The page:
12. There are currently approximately 150 face-to-face consultations per day. After face-to-face consultation customers are offered a questionnaire to fill in at their convenience (pre-paid postage) and about 10% of customers respond. The results indicate that 94% have their enquiry dealt with there and then and 98% say they were satisfied or very satisfied with the service they received.

13. The Customer Services staff use structured ‘scripts’ to deal with enquiries using the Team Knowledge Dialogue software programme (which Waverley uses on our website as part of the Planning Parsol Project). The ‘scripts’ used by Chorley’s customer services staff are owned and produced by the relevant service area. The ‘scripts’ are also used within the telephone contact centre.

14. The telephone contact centre is adjacent to the face-to-face contact centre and staff are interchangeable between the two areas. In addition to Borough enquiries the staff will also be able to provide information on County and other neighbouring borough services as part of the County and 6 district telephone contact centre partnership project. The partnership project operates using an Onyx CRM system. Chorley’s investment as part of the partnership CRM project was 95,000 with an ongoing cost of 6,000 per annum. The system has not yet been fully implemented because of teething problems. Chorley aims to move to a single published telephone number for the public and in terms of e-mail are using a single e-mail enquiry address which is managed as part of the contact centre and enables Chorley to respond to e-mails within defined target times.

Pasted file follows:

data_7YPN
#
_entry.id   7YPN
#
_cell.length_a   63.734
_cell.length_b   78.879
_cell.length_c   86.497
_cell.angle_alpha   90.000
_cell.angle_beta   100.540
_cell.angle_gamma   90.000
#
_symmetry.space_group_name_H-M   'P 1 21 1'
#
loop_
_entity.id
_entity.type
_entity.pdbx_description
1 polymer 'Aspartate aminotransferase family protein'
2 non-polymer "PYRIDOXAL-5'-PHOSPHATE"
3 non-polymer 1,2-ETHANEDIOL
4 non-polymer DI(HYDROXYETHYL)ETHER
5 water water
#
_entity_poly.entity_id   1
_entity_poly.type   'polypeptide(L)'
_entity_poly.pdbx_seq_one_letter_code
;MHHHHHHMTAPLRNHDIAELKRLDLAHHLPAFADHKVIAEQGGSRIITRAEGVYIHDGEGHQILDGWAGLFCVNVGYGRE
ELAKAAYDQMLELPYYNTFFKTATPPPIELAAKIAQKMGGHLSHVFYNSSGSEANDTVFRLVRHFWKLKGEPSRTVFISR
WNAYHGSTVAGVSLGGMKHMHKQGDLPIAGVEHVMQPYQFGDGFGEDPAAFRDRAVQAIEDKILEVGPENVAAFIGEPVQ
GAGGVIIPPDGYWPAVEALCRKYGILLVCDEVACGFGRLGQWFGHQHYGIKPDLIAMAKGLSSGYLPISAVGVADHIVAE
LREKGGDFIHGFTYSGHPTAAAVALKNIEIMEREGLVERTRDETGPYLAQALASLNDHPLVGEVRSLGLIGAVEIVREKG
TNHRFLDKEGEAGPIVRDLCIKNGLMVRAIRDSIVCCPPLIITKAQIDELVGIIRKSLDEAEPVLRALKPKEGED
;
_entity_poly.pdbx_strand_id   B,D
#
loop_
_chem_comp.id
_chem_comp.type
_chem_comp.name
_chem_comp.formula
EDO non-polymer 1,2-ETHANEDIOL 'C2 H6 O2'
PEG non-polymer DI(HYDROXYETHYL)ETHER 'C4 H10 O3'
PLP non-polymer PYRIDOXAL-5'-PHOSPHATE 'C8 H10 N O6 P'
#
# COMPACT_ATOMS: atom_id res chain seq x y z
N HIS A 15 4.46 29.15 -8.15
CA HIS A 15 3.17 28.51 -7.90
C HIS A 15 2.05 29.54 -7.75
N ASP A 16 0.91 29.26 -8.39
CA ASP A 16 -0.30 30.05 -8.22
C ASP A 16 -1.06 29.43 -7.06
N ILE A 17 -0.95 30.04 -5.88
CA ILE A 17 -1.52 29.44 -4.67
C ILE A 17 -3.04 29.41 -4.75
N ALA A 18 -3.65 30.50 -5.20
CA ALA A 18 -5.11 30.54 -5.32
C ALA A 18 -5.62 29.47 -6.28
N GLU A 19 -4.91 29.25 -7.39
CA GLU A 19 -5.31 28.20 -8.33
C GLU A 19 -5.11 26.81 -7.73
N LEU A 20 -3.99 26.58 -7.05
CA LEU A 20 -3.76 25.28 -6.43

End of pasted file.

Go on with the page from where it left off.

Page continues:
15. The Customer Contact Centre is also used to provide surgeries for other bodies such as the Department of Work and Pensions, the Citizens Advice Bureau and the Patients Advice Liaison Service.

Cashiering service

16. Chorley had originally included a cashiering point as part of its Contact Centre which it later increased to two points. However it has now closed this facility and instead provides a cash payment service through the AllPay service which is available through many retail outlets in the borough. The Strategic Director responsible for the Customer Service project indicated that it would have been preferable to have closed their in-house cash receipting service from day one.

Management/Human resources

17. Staffing issues were identified as the greatest challenge to introducing Chorley’s approach to customer service. In Chorley the Council’s management structure with strategic directors has assisted cross-service initiatives such as the Customer Contact Centre. There was considerable investment in process mapping, re-engineering and project management and the Council recognised it would not immediately achieve a return on investment. The Council is now realising efficiency gains with a 10% reduction in staffing levels in the last year.